My colleagues were strangely animated in our little kitchen, I was curious before I heard what it was about. Then I got even more curious: a fire drill! I’ve never done that as a teacher! I will actually have to lead people, and worse, little people. How will it go?
We practiced it ourselves, it looked easy enough, there should be no problem.
“What’s fire drill in Spanish again?”
“I’ll come up to tell the kids” our Spanish administrator (not sure what job title to give her, she’s so much more than a receptionist, she’s the heart of our language school really!) told me.
“I can do it” I said, “I’ve 10 and 13-year-olds today, their English isn’t too bad.”
So off I went, what went, marched proudly that yeah man, my Spanish is good enough to say “Today fire drill. Practise not real!”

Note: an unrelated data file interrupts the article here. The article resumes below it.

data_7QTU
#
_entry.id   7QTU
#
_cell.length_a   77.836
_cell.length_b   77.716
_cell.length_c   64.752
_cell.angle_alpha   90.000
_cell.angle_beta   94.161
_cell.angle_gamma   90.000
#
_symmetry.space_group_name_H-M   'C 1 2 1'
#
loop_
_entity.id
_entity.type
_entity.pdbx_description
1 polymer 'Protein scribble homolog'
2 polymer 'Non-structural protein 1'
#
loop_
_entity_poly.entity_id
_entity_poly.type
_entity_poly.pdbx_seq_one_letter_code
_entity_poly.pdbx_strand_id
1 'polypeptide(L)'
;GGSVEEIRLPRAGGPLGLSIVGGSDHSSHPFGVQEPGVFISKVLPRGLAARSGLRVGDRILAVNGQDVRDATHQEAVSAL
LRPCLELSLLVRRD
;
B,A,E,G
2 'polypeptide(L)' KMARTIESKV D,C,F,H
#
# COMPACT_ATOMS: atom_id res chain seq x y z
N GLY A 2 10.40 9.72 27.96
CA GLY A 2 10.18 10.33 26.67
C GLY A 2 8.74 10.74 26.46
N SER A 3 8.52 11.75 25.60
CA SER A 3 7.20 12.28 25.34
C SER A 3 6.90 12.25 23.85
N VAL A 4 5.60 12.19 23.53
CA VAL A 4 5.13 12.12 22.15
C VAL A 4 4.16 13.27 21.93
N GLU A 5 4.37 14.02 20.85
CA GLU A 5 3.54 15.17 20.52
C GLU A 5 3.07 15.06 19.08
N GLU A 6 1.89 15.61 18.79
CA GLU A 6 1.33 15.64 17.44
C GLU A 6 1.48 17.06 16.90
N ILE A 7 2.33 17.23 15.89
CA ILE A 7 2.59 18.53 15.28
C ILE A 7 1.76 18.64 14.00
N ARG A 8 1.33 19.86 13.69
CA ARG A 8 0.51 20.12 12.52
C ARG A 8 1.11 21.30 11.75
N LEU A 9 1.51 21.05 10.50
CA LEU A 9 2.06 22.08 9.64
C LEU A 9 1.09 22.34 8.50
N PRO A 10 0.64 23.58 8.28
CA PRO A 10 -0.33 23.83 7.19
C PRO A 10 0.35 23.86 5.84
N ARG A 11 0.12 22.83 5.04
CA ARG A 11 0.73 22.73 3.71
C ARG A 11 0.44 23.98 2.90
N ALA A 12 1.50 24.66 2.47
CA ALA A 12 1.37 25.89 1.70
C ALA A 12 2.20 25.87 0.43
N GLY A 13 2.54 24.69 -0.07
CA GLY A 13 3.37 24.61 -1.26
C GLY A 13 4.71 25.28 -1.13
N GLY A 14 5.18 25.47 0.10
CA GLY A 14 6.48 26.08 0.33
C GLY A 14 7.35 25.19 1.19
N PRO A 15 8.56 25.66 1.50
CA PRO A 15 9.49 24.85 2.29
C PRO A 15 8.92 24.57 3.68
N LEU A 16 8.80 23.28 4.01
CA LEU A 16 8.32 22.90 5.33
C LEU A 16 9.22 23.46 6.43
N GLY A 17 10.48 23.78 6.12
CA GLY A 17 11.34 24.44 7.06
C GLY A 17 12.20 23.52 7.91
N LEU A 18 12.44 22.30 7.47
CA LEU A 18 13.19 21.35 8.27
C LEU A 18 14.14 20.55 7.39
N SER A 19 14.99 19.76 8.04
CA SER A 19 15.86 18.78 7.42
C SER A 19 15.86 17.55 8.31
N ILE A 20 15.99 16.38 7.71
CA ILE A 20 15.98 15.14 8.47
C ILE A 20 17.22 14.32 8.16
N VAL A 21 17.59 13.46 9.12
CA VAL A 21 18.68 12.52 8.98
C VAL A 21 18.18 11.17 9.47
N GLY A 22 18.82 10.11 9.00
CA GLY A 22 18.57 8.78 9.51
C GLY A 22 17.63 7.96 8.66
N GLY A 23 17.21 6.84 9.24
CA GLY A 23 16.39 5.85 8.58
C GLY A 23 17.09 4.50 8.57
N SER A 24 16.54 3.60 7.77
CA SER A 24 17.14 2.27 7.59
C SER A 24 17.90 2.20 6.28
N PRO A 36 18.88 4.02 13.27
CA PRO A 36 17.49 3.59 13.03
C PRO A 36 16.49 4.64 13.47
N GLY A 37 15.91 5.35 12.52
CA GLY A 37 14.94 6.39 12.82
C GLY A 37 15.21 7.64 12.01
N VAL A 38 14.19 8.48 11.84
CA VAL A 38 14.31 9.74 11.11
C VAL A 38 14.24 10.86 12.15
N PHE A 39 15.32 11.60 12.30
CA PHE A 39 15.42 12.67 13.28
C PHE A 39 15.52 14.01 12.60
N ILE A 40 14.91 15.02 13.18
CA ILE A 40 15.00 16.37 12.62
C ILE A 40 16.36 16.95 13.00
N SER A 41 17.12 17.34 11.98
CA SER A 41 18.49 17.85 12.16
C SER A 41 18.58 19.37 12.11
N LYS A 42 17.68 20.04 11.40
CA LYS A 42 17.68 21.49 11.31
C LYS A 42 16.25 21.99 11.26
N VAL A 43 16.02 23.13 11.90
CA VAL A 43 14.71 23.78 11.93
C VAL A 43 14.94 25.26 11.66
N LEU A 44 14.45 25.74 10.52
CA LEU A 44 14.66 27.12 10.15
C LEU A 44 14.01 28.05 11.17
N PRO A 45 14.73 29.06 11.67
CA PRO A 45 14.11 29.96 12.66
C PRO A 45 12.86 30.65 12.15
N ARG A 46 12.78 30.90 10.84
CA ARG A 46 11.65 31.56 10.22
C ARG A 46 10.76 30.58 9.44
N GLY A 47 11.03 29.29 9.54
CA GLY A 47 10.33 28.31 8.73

It wasn’t bad actually. I did surprise my students enough with speaking Spanish (I never do) that they paid attention and understood everything.
First class, done. Second class done. Teenagers, no problem. Adults? Well… I was so into my motherly shepherding the little ones behaviour, I forgot to turn it off.
“Line up in front of the door, leave the bags and we’ll go together.”
We went. We arrived. There’s no-one else.
Off I go to find our office angel (yes, I think that’s an appropriate title for her) to find out what’s happening.
“You don’t do the simulation with the adults, remember?”
“We just show them this is the sound, and you explain them what to do.”
Well, we’ve done a little but more, but hey!
“That’s it,” I tell my group, “we’re in the clear. We’ve survived.”
I don’t tell them why the other groups didn’t do it. You gotta save face after all.
Picture sourced from Vector Magz. I’d credit the creator but couldn’t find it.